When southern weather puts a damper in your plans: I smell revisions!

Afternoon everyone! For those that aren’t aware, here at our farm we have somewhat of a menagerie of horses.

When it comes to horses, I look for a sound mind, good legs, dependable track record, and seasoned under saddle. Unusual coloration (grullo, buckskin, palomino, oh my!) and coveted bloodlines (I’ve always been a sucker for Poco Bueno and Hancock bred horses personally) are always a nice bonus, but picking your companions on looks alone has…let’s face it, never really worked out for anyone, am I right or am I right?

As such, we’ve wound up with a Standardbred, AQHA (American Quarter Horse), as well as a couple paint crosses and the like. Now I will admit, while I am a bit partial, despite picking personality over appearance, we lucked out with some absolutely gorgeous horses. Now I say this now so that you will remember it because as I get into the nitty gritty of this post, you may question my love for paint horses…if only just a lil’ bit.

Enter our two overo paints, Gambit and Finnegan. Key word: OVERO.

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From left to right: Gambit & Finnegan

By APHA (American Paint Horse Association) standards, an overo is classified by the following:

  • The white usually will not cross the back of the horse between its withers and its tail.
  • Generally, at least one and often all four legs are dark.
  • Generally, the white is irregular, and is rather scattered or splashy.
  • Head markings are distinctive, often bald-faced, apron-faced or bonnet-faced.
  • An overo may be either predominately dark or white.
  • The tail is usually one color.

Sounds lovely, doesn’t it? Now then, what does it all really mean? It’s just one particular type of coat pattern found in paint horses right? Let me #realtalk you for a moment and re-phrase a few of those key points…

  • All white sections of your horse’s coat will be subject to easily sunburn, bordering from mild to severe.
  • White legs in overos are uncommon but when they occur they bring with them the increased likelihood of other skin ailments such as Mud Fever, Scratches, and the like. Thhhhhhat’s right, your horse is just that much more genetically pre-disposed to catching “all the things” as I’ve fondly (or not so fondly) nicknamed it.
  • Bald-faced with light eyes and a pale muzzle are 50% striking features and 50% endless headache. Why? The sad reality is that these features typically require fly masks with higher rated UV protection up to 9 months out of the year to prevent chronic conjunctivitis, blistering, and first to second degree sunburns to name a few. (Yes…there’s more, oh so much more…)

(Note: They do sell legitimate sunblock for horses. I purchase mine in a powdered form that you moisten and wipe on comprised of Zinc Oxide. It was created by an equine veterinarian in Arizona, you know, the state of endless heat and torment. So while I’m just speculating, I feel like she knows what she’s about, you know? SO! To any fellow sufferers, “My Pony Sunblock” changes lives! You can find it on Facebook.)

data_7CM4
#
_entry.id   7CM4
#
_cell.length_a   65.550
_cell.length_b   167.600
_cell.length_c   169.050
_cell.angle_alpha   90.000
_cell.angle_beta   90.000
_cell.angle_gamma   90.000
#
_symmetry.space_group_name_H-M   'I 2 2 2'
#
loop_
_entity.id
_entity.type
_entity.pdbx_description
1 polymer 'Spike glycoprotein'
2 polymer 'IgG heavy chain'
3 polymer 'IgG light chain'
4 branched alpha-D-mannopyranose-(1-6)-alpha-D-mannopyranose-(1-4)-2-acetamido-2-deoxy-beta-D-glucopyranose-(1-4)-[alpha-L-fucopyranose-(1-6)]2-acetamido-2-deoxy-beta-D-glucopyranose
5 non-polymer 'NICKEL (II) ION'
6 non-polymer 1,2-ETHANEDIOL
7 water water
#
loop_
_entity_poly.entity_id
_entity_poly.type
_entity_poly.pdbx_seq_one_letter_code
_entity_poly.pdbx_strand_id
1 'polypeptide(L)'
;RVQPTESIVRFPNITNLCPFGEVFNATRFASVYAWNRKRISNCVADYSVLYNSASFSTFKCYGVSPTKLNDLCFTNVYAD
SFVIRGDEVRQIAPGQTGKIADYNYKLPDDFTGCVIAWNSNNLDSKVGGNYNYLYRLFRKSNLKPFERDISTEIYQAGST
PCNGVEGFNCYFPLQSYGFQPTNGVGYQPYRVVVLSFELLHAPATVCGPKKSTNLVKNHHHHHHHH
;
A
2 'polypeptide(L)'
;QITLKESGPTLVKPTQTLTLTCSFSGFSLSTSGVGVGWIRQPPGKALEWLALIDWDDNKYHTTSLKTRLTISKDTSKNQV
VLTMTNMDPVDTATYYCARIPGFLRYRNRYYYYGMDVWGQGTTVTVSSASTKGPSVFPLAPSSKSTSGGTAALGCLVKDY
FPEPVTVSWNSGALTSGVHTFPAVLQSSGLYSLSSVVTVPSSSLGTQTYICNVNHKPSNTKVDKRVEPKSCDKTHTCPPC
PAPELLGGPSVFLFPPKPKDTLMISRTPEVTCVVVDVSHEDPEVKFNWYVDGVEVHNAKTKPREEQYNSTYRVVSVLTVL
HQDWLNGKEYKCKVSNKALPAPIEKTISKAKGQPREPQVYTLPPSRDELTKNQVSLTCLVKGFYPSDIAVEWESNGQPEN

Now then, despite Kensington fly masks with high UV reduction ratings, that my Standardbred likes to pull off of his siblings …and then proceed to drown said fly masks in the pasture water trough, sunblock applied daily to their muzzles and around their faces, and having access to two large walnut trees to stand beneath for shade, I was still finding new blood blisters along their skin and even peeling about their necks and over their backs near daily.

You really start to hate yourself and feel the guilt just wash over you as you walk out to the pasture each morning and see that your horses are uncomfortable / suffering, knowing that you’re doing all you can, or at least, for what we had available, I certainly felt I was.

But that was it, that was my breaking point – that gut wrenching feeling morning after morning. I simply couldn’t stand it anymore. #thisiswherethebudgetgoesoutthewindow

After a month of fighting against the painstaking heat and relentless summer sun I decided to nix my current project of creating cross-ties beneath the easement of our barn to instead create three temporary 12×12 stalls.

Washrack and Crossties
My original intention for the area under the barn easement, what was supposed to become my outdoor covered cross-ties. (Courtesy of Pinterest)

It seemed easy enough, I mean…I’ve built stalls at a previous ranch before and I’m not feint-hearted when it comes to a new vision on the fly but there were a few key factors that I realized immediately were going to make this a struggle and a half:

  1. Gambit absolutely, positively, HATES being stalled. He’s near broken down a stall front made of oak in the past, to say it “isn’t his thing” is the understatement of the year.
  2. The space available to build stalls beneath wasn’t going to produce 12×12′ stalls but more of an awkward 13×15′ stall size.
  3. The positioning of the barn on our property doesn’t allow for much air-flow to the extent that the easement on the eastern side gets little in the way of a passing breeze. In the south with 95+ degree days and 85%+ humidity daily…that’s a big problemo.
IMG_2208
My VERY rough canvas of what I have to work with…

The solution? Well…that’s an adventure in itself.

Stay tuned!

~Christy

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